In a study performed in the Yucantan peninsula of Mexico, some pathogenic bacteria were detected from the skin lesions of patients with chiclero's ulcers (a form of cutaneous leishmaniasis due to Leishmania mexicana ) reluctant to antimonial treatment, and the results of this study suggested the need to eliminate bacterial infections by antibiotic therapy before starting antimonial administration. [7]

In our study, out of the 854 patients with confirmed cutaneous leishmaniasis, 177 patients (20.7%) had confirmed secondary bacterial infection.

The most common bacterial isolate was Staphylococcus aureus . Other pathogens included coagulase negative Staphylococcus , E. coli ,  Proteus vulgaris Scientific Name Search  and Klebsiella .

There was no significant association between the prevalence distribution of the isolated bacteria with the age, sex, location, number and duration of the disease ( P > 0.05). However, there was a significant association between the clinical form of the disease and the isolated bacteria ( P = 0.00001).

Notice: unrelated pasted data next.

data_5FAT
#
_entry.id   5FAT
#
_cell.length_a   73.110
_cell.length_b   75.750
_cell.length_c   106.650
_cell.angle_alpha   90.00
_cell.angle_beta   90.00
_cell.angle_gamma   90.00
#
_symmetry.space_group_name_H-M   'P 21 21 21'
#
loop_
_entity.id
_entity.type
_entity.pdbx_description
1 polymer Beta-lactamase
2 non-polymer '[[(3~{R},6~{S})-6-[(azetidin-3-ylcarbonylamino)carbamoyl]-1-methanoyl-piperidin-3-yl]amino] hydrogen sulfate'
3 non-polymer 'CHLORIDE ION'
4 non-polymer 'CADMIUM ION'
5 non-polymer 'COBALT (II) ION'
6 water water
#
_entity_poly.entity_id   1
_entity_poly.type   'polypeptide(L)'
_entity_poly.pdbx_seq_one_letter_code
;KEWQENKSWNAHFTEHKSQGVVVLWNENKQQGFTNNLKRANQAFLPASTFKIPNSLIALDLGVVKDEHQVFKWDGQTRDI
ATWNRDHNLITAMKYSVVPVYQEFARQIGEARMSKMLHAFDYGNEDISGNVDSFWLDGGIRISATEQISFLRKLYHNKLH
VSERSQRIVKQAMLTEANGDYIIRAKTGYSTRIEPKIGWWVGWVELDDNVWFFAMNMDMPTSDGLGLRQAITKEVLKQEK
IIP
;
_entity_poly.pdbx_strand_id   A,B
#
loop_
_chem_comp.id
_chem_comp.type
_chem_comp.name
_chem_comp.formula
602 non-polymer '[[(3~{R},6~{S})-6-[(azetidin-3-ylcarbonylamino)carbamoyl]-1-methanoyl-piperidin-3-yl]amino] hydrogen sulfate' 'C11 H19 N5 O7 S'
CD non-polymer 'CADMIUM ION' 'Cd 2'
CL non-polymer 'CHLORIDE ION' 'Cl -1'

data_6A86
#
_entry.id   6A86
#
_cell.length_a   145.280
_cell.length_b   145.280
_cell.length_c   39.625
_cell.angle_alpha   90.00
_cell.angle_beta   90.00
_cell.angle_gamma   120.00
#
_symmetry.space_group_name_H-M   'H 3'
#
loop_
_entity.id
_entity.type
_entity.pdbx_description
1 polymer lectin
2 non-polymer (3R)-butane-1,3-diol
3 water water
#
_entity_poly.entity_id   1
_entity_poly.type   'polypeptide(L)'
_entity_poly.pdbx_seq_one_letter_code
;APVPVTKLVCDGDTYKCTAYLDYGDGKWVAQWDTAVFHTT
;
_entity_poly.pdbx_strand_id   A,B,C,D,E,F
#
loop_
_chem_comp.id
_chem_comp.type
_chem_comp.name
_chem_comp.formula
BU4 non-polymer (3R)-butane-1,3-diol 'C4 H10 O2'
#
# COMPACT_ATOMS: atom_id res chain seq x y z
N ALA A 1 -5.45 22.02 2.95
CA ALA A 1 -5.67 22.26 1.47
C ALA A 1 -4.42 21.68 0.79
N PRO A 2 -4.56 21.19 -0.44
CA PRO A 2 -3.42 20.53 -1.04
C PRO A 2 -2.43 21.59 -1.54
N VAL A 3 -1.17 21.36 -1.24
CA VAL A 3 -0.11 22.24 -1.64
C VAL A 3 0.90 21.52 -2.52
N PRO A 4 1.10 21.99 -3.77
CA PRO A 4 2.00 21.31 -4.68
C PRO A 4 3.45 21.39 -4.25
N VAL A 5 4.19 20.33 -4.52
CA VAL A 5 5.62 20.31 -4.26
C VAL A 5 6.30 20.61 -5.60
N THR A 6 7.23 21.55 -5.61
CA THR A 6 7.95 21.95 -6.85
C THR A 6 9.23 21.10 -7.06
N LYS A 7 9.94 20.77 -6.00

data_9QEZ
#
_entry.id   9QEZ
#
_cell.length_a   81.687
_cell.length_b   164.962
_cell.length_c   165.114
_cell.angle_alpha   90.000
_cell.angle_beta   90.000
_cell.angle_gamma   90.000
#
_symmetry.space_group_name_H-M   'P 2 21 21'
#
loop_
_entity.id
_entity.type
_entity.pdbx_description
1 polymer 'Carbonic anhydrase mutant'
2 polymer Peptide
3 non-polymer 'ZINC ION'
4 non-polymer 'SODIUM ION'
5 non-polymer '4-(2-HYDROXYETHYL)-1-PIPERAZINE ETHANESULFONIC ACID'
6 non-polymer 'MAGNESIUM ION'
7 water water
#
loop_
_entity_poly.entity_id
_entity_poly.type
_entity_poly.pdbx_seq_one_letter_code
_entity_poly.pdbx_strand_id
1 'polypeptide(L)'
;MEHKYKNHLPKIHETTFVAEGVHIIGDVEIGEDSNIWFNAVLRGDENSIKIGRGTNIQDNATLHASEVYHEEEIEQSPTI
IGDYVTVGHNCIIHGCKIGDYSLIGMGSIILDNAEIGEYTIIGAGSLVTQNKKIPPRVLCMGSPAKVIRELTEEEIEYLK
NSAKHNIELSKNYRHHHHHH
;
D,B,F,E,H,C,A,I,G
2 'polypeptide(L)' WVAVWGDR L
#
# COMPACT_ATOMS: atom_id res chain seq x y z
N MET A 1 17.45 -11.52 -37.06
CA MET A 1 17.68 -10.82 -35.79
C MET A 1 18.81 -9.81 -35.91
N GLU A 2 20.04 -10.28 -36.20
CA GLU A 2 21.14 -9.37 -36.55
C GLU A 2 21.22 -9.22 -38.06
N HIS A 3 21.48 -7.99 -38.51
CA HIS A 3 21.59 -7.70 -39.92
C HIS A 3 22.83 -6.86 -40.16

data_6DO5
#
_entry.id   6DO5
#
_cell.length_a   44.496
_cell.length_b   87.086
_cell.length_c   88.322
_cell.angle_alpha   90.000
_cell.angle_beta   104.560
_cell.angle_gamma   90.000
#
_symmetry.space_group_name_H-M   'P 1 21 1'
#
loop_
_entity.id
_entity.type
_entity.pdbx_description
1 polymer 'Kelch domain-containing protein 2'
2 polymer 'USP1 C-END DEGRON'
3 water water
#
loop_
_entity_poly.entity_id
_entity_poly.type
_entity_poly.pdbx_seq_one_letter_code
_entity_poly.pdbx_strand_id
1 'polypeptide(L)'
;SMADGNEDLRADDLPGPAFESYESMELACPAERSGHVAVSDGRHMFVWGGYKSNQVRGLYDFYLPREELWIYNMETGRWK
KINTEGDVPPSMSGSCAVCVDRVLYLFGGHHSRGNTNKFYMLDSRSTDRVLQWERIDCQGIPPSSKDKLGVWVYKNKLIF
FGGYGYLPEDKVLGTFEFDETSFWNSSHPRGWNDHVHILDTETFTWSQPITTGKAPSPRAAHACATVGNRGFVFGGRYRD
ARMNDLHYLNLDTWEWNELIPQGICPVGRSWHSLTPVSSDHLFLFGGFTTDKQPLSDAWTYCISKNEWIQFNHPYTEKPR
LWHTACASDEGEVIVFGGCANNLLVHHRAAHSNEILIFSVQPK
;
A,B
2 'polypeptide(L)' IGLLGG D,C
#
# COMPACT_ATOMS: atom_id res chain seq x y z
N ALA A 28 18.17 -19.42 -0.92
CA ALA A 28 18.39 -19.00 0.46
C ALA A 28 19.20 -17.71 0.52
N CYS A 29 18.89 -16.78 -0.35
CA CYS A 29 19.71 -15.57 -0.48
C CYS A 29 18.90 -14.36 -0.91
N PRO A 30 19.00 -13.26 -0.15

All the lesions that had secondary bacterial infection were ulcerated. There was no bacterial isolates from the lesions that were not ulcerated. With regard to these facts, we can conclude that destruction of the epidermis in the ulcerated lesions had predisposed the patients to the secondary bacterial infection.

Regarding the results of our study, we suggest that topical antiseptic solutions are need for ulcerated lesions of the cutaneous leishmaniasis to prevent the secondary bacterial infection that may accelerate tissue destruction.

In addition in the case of secondary bacterial infection symptoms and signs, the use of antibiotics particulary against staphylococcus would be logical.

 
   References Top

1.Desjeux P. Worldwide increasing risk factors for leishmaniasis. Med Microbiol Immunol 2001;190:331-6.  Back to cited text no. 1